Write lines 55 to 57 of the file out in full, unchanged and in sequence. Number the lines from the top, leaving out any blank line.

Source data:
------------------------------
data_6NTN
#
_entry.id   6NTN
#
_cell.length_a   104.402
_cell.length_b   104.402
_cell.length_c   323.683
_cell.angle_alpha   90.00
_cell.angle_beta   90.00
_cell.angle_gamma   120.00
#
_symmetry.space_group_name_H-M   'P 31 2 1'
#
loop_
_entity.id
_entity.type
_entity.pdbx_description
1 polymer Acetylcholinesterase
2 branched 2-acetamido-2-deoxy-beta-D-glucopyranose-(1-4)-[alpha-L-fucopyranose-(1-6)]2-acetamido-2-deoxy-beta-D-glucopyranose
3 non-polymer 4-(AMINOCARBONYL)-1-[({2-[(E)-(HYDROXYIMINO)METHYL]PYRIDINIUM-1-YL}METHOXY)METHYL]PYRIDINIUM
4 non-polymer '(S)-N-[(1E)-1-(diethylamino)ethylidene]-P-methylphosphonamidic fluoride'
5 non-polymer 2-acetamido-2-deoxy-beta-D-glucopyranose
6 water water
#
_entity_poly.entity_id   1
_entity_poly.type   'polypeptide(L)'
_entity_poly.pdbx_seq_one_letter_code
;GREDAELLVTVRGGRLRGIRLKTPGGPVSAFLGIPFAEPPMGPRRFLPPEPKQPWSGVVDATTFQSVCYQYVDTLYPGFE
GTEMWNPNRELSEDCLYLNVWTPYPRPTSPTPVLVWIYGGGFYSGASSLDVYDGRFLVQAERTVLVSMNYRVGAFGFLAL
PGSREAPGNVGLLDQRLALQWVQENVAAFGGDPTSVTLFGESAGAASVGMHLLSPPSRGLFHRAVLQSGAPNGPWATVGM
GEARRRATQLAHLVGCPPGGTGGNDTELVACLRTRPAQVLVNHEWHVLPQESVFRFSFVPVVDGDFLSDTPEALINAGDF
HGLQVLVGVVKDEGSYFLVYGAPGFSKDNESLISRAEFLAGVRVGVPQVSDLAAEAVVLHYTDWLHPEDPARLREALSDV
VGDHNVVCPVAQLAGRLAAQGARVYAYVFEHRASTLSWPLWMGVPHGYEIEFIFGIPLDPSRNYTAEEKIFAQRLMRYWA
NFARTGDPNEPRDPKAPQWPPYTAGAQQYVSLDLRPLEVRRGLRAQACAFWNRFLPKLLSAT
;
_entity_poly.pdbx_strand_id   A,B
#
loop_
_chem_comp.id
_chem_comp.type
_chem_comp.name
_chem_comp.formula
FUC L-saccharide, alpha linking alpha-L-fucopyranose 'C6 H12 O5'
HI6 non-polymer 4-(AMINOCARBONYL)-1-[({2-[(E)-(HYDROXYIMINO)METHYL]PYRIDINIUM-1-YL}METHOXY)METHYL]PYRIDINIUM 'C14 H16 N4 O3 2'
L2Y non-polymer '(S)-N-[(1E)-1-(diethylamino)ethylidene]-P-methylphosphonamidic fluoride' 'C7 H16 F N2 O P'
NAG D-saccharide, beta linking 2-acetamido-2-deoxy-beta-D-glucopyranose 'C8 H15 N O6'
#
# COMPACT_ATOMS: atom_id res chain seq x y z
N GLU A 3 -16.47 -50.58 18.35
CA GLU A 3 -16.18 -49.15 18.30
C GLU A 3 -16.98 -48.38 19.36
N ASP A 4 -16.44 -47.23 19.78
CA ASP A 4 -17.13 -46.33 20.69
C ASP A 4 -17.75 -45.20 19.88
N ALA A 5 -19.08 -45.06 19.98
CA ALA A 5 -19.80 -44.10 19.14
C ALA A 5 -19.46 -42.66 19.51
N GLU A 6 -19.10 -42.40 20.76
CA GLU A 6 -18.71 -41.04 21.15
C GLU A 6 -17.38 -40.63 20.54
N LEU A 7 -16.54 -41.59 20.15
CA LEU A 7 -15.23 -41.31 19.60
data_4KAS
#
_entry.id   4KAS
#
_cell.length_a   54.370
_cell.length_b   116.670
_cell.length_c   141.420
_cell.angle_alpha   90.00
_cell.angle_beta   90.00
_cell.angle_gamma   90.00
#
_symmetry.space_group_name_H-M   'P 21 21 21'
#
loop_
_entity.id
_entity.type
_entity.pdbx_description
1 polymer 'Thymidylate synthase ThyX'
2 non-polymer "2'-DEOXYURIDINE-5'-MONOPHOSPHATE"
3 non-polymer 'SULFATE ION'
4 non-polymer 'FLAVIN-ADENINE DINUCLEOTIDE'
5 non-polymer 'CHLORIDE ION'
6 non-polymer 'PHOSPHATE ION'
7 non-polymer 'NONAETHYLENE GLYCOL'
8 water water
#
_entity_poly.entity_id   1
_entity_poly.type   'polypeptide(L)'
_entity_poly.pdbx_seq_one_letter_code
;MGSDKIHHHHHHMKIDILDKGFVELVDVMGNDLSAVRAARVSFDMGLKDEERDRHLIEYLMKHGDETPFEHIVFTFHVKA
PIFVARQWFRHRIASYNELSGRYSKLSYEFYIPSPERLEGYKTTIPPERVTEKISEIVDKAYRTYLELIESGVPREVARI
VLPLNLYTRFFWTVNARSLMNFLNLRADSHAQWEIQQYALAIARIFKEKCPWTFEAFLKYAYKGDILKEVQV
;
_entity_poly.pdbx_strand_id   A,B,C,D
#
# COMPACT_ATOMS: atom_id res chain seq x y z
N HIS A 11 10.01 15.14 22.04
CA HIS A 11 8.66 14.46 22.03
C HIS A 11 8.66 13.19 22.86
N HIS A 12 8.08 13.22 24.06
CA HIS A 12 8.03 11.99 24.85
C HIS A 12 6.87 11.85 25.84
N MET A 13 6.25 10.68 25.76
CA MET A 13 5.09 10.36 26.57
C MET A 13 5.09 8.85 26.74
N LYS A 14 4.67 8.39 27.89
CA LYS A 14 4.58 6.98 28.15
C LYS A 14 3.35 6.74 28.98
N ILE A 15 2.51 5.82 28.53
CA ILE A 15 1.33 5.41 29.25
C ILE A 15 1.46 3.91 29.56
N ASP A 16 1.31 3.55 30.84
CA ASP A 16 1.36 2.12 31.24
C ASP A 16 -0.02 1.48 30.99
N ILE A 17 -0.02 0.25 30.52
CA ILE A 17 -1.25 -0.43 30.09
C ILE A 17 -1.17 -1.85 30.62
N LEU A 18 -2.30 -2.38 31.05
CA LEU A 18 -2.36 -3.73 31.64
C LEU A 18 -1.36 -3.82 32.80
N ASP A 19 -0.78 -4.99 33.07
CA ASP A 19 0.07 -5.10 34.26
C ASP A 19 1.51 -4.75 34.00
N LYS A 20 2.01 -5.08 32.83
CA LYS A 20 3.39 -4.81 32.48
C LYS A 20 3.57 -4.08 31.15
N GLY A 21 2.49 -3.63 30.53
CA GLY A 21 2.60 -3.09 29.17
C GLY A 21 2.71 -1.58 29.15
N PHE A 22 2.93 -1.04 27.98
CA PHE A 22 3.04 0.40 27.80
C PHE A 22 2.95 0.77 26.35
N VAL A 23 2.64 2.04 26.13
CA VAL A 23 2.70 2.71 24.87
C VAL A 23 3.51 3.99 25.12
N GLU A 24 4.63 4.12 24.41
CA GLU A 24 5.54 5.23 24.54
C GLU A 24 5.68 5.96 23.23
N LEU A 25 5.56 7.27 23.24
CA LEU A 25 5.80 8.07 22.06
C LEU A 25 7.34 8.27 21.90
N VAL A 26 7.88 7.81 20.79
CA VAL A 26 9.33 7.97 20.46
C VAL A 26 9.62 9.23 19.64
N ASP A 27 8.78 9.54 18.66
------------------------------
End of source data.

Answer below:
N ALA A 5 -19.08 -45.06 19.98
CA ALA A 5 -19.80 -44.10 19.14
C ALA A 5 -19.46 -42.66 19.51